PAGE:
Remember that two-year comparison included in your tax package this year? The one that showed your 2017 tax situation in comparison to the impact that the Tax Cuts and Jobs Act would have if everything stayed 100% the same. Most of you saw a positive outcome - despite the loss of some itemized deductions and personal exemptions. This is due to the change in the tax brackets, the increase in the child tax credit, the pending qualified business deduction and other factors. But as I mentioned, these positive outcomes were contingent on your estimated payments and/or withholding remaining the same.
Most of the time, if you were required to pay estimated payments, I assessed these payments to remain the same, or even increased them, to make up for other areas of lost deductions or credits. But the withholding is an issue. At the beginning of the year, the withholding tables were adjusted for the new tax laws, which means that your employer may have not been withholding enough tax based on your overall tax situation.
The U.S. tax system is a pay-as-you-go process. Taxes must be paid as income is earned or received during the year. With the new tax laws, the way tax is calculated for most taxpayers has changed. In addition, any change in your tax situation for the year (e.g., selling stock, changing marital status, working multiple jobs, etc.) can affect how much tax needs to be paid during the year.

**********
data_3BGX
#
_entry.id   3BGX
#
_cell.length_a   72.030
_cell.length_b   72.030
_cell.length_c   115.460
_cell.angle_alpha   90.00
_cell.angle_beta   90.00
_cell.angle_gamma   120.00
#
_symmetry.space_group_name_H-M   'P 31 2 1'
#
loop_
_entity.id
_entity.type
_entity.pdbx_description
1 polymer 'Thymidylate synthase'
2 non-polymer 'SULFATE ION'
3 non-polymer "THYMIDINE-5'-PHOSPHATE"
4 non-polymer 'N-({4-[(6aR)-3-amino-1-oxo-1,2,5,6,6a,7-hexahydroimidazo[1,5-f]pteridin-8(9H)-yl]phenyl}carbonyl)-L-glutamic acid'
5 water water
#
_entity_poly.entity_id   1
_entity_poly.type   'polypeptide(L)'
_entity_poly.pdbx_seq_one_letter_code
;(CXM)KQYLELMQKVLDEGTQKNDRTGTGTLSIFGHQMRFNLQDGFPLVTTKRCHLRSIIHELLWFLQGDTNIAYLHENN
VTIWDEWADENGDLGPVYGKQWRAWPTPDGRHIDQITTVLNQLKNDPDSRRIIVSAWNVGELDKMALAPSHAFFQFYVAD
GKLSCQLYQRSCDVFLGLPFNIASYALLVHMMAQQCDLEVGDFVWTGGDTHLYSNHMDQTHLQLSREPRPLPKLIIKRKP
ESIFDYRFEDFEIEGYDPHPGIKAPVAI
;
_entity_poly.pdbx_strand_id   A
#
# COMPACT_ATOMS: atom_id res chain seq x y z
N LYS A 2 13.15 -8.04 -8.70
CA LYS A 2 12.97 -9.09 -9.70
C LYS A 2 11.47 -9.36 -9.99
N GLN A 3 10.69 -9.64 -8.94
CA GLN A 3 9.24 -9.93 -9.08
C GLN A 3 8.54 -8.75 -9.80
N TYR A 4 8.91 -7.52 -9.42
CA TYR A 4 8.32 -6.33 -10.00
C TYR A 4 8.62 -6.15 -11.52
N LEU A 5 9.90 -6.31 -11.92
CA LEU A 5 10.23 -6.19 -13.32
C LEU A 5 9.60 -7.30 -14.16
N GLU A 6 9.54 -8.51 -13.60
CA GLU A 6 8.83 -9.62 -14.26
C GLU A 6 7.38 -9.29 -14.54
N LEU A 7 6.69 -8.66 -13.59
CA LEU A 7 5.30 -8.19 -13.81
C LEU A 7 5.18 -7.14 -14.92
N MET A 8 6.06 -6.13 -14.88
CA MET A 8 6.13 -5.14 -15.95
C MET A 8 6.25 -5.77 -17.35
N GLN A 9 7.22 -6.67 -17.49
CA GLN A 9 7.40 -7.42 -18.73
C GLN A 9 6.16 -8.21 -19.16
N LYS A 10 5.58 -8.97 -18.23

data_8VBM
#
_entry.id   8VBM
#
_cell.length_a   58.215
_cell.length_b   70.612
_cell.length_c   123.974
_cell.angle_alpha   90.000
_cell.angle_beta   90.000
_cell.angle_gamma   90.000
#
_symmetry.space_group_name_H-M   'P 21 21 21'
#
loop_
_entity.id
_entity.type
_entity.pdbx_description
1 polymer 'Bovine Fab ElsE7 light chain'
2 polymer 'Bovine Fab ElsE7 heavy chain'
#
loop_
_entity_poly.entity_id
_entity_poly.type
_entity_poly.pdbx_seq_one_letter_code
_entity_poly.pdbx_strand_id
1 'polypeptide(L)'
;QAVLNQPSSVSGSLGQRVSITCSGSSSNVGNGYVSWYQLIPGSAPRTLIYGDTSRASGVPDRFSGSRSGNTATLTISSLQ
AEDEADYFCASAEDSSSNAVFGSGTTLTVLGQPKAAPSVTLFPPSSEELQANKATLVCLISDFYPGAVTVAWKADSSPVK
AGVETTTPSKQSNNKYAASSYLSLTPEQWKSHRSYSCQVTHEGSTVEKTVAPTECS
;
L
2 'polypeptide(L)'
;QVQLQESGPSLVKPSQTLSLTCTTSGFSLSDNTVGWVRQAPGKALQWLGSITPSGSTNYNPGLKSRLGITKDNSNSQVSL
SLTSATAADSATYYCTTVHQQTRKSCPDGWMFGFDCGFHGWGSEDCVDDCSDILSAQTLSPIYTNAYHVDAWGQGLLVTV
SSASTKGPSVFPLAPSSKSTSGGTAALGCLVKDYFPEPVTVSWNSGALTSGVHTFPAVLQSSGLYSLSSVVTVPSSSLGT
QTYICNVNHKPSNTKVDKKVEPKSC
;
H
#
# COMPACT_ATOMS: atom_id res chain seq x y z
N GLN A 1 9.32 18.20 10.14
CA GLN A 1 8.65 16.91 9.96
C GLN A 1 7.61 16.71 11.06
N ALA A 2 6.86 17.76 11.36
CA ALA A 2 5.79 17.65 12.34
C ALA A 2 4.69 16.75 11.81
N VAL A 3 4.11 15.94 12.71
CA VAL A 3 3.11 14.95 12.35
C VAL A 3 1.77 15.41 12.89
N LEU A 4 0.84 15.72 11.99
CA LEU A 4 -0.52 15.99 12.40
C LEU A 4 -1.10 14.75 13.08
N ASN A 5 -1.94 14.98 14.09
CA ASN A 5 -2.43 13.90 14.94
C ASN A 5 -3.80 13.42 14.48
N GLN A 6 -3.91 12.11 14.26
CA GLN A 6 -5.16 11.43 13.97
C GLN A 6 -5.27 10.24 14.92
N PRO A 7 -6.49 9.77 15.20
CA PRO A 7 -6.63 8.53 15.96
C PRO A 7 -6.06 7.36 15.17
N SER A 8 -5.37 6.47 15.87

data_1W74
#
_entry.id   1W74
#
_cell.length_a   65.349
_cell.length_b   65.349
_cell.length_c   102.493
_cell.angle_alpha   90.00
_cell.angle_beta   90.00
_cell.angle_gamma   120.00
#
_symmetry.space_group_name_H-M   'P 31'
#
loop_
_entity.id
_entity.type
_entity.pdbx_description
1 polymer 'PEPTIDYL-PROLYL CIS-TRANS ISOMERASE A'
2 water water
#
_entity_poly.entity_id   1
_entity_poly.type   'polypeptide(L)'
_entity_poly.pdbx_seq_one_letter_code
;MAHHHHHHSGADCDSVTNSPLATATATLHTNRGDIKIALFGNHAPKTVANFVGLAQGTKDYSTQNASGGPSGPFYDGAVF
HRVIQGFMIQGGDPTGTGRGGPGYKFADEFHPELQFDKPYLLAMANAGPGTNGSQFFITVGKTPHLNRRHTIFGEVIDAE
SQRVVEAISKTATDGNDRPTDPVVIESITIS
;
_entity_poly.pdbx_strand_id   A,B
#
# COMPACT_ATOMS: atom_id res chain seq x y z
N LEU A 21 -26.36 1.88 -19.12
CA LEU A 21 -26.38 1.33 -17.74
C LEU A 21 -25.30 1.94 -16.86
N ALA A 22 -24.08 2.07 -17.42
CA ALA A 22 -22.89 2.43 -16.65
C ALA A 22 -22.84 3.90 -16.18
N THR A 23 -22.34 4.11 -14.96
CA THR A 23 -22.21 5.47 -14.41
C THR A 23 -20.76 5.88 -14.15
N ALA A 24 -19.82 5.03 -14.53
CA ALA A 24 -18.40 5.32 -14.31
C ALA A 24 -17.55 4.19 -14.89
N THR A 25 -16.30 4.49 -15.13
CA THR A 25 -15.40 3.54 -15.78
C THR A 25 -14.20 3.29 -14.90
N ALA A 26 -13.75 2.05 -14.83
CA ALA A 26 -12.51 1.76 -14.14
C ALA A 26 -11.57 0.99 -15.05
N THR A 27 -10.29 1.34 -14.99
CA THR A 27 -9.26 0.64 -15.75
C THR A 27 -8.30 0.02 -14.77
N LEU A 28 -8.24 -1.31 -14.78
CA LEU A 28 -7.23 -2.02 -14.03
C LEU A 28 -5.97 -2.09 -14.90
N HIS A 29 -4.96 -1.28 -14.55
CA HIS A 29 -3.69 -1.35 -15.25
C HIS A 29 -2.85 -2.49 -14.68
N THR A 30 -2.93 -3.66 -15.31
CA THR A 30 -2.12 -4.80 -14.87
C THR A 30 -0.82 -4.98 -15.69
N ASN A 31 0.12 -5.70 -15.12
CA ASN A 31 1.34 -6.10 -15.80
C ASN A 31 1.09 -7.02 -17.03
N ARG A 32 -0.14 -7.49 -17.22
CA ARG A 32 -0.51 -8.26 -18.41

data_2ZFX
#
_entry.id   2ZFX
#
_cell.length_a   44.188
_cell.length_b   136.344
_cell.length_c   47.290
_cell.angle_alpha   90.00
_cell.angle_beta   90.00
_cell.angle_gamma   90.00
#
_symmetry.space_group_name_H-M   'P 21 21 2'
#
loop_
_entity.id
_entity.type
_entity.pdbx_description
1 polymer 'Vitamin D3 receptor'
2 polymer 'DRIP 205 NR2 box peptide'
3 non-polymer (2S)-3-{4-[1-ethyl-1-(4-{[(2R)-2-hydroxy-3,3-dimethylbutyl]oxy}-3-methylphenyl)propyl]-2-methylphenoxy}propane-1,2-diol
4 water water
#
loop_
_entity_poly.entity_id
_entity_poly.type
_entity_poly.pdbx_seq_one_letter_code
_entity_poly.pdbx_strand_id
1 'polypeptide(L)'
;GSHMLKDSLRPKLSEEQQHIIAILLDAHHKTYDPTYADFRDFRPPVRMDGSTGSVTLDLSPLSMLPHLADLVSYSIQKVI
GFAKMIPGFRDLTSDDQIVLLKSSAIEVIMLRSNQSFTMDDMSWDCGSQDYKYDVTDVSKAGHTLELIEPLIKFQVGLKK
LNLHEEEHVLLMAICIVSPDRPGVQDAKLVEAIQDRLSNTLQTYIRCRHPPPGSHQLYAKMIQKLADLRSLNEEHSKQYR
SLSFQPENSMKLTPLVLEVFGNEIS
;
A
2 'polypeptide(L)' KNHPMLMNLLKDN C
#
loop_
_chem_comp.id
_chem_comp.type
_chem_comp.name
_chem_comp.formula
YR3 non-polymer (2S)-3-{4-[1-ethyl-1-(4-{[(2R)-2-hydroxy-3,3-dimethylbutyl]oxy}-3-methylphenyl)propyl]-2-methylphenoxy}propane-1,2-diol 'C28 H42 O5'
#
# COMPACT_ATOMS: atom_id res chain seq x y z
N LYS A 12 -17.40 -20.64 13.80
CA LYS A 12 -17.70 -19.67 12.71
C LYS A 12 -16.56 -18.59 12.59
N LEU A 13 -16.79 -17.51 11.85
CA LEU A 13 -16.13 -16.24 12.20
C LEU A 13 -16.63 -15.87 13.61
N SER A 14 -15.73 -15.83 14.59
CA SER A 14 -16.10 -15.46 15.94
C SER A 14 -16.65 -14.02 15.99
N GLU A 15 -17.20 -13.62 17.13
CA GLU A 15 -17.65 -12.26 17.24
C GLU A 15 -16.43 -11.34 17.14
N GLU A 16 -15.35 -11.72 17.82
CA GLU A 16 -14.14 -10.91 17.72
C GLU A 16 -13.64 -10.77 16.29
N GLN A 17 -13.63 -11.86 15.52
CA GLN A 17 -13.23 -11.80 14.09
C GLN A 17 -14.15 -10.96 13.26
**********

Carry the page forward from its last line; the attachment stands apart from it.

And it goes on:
If you receive salaries, wages, pensions, unemployment compensation and any taxable Social Security, you can adjust the amount of tax withheld. Some income is not subject to withholding, including income from self-employment or rental activities. Therefore, some of you may need to make estimated tax payments unless you expect to owe less than $1,000 when you file or if you had no tax liability in the prior year (subject to certain conditions).
Making an adjustment to withholding or making an estimated tax payment may help you avoid an unexpected year-end tax bill and a potential penalty. I am happy to run some numbers from now to the middle of January to make sure you are on track, or to advise you to send a payment in for the fourth quarter. Bottom line: Let’s try to avoid a big (and costly) surprise!